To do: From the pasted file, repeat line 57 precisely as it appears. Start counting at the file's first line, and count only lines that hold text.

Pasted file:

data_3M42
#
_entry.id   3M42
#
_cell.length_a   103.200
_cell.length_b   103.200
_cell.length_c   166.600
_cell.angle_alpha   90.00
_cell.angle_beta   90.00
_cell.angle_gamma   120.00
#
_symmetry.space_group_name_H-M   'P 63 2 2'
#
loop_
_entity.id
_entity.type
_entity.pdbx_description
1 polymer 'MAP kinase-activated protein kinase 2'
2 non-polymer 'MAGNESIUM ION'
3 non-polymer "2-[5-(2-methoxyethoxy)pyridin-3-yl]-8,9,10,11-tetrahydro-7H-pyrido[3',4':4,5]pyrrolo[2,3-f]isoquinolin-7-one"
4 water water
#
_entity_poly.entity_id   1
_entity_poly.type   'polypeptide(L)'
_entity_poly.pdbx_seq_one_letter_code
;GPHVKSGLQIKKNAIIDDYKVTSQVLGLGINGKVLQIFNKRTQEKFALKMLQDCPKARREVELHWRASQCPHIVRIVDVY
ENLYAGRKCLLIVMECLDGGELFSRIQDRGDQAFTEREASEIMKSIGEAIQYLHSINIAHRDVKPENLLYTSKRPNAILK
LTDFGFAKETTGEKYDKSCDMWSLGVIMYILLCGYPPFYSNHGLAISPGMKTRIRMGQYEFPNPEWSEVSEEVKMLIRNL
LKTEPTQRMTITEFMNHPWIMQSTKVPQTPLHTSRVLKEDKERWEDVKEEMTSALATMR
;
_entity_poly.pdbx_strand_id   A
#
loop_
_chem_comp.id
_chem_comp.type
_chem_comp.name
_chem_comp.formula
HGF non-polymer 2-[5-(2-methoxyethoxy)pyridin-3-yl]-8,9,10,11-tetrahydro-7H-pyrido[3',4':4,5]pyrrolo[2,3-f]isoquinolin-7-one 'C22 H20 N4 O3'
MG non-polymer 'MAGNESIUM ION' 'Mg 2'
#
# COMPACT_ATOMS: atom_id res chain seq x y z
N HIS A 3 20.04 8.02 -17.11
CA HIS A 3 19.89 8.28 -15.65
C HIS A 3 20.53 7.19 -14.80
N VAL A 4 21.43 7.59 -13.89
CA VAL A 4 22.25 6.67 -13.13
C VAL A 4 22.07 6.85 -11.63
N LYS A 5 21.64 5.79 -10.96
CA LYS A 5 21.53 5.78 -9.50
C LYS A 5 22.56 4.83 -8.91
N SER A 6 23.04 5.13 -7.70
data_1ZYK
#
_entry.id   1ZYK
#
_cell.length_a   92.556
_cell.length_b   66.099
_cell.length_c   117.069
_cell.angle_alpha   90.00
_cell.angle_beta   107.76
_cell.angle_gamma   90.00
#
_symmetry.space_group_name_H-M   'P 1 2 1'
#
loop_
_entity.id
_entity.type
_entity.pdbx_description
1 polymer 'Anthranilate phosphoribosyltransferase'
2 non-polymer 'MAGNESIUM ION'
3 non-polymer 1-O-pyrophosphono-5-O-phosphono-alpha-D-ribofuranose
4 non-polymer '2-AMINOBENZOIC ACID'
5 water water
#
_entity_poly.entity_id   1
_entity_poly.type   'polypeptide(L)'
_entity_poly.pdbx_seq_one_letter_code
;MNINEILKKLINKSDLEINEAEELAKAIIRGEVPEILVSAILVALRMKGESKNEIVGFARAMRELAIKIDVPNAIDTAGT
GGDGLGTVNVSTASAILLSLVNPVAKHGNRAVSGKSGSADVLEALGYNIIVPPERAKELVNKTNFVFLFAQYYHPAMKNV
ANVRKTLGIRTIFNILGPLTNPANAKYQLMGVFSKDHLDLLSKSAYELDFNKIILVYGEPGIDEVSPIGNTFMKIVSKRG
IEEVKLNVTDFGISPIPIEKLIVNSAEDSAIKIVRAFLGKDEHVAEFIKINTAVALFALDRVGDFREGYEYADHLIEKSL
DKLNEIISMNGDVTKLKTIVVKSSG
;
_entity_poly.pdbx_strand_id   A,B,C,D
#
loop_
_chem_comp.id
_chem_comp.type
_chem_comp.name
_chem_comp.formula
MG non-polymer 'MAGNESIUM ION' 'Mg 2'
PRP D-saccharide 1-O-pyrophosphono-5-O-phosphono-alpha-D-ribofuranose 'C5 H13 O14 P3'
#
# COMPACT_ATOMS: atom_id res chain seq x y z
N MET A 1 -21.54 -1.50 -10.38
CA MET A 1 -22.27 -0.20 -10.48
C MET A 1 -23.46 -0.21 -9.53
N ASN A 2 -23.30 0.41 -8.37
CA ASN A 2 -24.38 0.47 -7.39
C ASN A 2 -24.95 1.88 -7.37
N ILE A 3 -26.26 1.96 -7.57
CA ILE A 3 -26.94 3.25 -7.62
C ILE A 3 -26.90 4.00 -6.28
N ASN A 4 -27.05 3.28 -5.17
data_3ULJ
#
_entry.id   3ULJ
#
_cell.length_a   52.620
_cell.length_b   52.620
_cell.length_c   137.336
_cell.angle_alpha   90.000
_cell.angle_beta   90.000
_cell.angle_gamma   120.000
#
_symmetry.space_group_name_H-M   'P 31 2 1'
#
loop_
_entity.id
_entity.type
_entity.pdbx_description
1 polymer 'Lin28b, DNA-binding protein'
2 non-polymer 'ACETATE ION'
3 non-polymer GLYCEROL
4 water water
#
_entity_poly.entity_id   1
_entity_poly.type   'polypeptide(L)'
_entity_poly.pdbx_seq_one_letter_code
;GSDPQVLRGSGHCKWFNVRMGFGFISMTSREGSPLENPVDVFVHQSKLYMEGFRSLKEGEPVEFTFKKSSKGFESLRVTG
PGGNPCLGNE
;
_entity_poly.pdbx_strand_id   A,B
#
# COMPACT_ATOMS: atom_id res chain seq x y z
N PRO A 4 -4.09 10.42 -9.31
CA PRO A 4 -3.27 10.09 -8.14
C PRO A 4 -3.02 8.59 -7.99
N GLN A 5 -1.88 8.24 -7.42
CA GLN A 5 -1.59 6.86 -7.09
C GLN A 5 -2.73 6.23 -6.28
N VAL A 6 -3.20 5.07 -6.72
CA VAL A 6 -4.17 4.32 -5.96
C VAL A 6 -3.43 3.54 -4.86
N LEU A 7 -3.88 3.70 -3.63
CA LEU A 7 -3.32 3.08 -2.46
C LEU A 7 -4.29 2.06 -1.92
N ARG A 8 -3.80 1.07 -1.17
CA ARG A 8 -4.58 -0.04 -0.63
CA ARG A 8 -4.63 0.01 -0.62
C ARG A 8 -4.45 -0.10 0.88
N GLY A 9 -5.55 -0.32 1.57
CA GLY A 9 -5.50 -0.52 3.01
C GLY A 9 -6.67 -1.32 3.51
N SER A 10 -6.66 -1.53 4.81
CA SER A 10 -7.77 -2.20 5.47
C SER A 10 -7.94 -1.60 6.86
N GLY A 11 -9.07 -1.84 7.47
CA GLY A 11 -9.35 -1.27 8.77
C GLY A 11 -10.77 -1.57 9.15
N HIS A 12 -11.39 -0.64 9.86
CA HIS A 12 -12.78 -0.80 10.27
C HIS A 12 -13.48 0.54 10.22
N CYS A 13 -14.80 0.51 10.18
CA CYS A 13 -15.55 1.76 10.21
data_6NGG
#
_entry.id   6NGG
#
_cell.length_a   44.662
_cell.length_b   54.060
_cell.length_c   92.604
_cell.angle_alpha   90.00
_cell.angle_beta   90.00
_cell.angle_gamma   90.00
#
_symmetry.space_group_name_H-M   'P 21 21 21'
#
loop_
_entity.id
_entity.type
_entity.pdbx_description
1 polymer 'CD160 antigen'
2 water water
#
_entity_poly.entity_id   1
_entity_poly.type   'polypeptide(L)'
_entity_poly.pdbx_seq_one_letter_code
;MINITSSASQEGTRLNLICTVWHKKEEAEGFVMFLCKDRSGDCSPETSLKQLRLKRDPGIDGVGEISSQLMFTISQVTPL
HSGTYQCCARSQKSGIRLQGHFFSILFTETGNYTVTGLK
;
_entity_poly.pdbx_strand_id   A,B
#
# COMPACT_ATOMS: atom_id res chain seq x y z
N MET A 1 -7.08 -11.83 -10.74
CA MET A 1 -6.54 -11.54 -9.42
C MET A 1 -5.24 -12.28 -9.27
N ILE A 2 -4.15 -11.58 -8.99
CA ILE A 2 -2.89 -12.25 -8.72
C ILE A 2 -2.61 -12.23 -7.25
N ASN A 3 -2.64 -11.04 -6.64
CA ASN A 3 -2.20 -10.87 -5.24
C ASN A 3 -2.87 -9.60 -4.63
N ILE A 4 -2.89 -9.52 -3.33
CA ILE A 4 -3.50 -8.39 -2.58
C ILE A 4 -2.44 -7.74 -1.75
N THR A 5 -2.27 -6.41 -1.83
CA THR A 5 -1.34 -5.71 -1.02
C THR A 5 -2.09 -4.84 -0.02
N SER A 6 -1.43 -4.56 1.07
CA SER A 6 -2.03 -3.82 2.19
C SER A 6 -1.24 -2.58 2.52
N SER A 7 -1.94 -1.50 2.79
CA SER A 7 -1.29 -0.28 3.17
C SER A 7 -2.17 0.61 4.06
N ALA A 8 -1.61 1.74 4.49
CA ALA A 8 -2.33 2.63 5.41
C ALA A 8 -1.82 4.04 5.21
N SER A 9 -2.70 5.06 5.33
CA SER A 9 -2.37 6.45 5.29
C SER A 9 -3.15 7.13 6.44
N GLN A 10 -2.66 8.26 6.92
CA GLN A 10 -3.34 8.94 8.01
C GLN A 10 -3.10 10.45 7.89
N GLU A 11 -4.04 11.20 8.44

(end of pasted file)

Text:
_cell.length_b   66.099